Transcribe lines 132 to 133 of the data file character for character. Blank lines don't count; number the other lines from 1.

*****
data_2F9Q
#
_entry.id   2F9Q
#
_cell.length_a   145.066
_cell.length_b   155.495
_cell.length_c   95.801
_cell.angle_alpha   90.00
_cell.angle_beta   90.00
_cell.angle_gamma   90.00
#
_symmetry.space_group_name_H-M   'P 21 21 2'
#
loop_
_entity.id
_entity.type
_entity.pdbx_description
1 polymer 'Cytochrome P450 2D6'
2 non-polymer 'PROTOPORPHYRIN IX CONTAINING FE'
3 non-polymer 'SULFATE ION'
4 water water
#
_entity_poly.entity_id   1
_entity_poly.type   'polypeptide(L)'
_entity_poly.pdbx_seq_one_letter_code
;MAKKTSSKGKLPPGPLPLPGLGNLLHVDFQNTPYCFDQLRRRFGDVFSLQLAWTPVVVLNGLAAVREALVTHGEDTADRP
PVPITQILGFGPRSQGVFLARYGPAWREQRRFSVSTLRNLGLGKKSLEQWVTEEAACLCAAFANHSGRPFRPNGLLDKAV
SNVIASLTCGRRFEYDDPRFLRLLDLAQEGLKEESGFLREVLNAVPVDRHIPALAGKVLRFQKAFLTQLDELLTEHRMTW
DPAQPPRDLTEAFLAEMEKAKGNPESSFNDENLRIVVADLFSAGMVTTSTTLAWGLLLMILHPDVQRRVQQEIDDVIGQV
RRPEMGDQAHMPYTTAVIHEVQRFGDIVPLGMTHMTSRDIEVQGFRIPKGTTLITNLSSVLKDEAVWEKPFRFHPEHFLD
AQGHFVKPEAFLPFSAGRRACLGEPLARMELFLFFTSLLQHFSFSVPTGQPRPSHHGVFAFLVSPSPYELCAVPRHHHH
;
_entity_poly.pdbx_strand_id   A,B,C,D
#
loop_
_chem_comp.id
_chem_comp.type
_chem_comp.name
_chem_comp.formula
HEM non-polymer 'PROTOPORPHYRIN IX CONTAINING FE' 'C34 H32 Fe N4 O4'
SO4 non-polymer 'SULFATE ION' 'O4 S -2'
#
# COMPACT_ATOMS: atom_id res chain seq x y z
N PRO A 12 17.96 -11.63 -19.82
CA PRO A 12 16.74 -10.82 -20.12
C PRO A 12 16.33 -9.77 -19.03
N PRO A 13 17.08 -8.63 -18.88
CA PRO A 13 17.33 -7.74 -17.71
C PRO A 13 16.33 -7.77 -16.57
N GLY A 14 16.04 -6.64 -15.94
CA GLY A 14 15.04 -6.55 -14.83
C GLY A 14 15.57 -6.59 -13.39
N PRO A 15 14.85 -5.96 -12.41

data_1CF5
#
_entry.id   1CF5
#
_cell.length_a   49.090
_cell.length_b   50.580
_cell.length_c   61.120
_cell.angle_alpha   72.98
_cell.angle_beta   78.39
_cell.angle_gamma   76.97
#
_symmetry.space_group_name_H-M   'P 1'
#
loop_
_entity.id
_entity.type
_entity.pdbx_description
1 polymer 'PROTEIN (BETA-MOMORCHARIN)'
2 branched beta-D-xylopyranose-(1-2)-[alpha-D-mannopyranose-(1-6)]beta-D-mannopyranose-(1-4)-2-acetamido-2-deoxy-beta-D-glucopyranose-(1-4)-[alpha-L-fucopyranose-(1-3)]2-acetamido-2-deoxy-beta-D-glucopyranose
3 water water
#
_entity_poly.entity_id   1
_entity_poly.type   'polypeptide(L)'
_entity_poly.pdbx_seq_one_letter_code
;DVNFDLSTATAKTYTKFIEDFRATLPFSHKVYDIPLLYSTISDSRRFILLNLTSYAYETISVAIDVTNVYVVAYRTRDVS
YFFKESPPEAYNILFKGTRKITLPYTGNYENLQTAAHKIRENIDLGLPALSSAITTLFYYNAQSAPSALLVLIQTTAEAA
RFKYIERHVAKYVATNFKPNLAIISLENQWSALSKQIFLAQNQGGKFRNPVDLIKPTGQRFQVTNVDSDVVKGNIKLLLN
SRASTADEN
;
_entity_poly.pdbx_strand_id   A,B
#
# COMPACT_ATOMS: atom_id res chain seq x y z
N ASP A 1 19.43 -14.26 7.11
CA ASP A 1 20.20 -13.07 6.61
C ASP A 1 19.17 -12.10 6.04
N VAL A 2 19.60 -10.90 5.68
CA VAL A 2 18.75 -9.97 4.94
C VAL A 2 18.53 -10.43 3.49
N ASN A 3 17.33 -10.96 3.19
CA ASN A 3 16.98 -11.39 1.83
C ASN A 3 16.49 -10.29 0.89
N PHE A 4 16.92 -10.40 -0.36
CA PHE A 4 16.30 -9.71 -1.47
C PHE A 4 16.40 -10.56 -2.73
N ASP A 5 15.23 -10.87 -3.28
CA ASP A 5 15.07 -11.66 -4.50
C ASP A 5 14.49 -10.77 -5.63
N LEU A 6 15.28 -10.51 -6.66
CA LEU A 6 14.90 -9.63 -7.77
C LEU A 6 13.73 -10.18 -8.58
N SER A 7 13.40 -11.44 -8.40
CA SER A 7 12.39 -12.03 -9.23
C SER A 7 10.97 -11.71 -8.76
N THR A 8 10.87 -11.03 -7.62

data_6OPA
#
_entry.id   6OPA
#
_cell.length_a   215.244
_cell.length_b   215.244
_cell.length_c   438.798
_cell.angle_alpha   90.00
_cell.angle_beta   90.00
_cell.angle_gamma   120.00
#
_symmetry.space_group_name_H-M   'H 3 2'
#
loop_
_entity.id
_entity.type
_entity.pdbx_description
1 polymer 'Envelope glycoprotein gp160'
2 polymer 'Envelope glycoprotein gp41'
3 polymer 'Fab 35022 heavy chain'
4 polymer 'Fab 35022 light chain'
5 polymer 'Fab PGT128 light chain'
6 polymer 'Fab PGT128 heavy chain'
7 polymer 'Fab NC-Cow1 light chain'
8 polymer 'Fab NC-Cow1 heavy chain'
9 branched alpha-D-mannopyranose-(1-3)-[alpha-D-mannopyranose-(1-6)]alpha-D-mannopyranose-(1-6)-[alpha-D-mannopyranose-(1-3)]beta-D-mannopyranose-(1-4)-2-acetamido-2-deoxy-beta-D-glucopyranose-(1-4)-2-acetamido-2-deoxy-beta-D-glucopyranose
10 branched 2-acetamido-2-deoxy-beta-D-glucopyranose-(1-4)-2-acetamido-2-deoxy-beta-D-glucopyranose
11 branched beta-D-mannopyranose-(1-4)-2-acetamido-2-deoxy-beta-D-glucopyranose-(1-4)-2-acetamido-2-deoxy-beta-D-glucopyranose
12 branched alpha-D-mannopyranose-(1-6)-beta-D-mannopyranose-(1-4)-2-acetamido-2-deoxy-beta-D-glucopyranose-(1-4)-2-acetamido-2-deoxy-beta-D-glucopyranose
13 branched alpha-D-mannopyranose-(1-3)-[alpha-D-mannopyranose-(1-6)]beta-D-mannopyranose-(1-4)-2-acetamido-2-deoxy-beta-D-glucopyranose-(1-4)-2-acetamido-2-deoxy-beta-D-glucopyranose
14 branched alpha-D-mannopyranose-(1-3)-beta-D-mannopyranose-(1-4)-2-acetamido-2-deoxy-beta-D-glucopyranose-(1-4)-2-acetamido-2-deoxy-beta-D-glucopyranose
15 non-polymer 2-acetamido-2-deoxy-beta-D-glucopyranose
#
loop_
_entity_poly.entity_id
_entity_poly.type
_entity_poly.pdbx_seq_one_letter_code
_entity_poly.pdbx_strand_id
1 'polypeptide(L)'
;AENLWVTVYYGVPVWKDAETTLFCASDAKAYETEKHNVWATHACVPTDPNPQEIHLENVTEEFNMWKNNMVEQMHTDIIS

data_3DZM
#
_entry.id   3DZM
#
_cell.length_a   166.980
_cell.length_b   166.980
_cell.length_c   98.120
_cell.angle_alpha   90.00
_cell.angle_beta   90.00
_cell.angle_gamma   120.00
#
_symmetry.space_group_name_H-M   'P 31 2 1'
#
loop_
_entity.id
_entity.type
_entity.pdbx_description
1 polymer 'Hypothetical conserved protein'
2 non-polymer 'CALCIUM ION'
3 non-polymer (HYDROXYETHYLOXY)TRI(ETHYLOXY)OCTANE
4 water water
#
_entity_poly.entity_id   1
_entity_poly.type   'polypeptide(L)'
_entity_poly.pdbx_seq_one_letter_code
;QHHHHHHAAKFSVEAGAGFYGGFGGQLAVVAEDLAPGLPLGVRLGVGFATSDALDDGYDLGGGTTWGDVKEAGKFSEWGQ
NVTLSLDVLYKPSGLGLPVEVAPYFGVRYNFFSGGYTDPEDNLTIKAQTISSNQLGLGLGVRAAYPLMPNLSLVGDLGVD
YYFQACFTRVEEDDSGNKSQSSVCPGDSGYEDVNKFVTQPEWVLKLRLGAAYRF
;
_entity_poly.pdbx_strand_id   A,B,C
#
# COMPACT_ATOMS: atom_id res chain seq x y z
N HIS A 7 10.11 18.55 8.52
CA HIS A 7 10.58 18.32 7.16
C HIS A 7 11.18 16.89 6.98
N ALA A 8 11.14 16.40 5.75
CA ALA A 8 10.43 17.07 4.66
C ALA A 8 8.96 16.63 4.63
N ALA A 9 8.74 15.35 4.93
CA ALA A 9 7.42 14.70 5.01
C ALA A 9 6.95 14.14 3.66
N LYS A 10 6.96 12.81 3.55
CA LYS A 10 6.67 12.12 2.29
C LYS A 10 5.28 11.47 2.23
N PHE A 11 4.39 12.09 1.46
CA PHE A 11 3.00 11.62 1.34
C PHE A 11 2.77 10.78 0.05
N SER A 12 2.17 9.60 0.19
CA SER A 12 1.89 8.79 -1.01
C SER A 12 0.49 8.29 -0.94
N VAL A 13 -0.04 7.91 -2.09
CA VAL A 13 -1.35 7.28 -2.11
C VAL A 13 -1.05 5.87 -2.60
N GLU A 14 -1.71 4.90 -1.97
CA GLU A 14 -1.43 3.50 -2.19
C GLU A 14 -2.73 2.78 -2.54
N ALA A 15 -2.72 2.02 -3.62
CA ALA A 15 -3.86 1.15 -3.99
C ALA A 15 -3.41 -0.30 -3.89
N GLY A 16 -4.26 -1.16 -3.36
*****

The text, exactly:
8 polymer 'Fab NC-Cow1 heavy chain'
9 branched alpha-D-mannopyranose-(1-3)-[alpha-D-mannopyranose-(1-6)]alpha-D-mannopyranose-(1-6)-[alpha-D-mannopyranose-(1-3)]beta-D-mannopyranose-(1-4)-2-acetamido-2-deoxy-beta-D-glucopyranose-(1-4)-2-acetamido-2-deoxy-beta-D-glucopyranose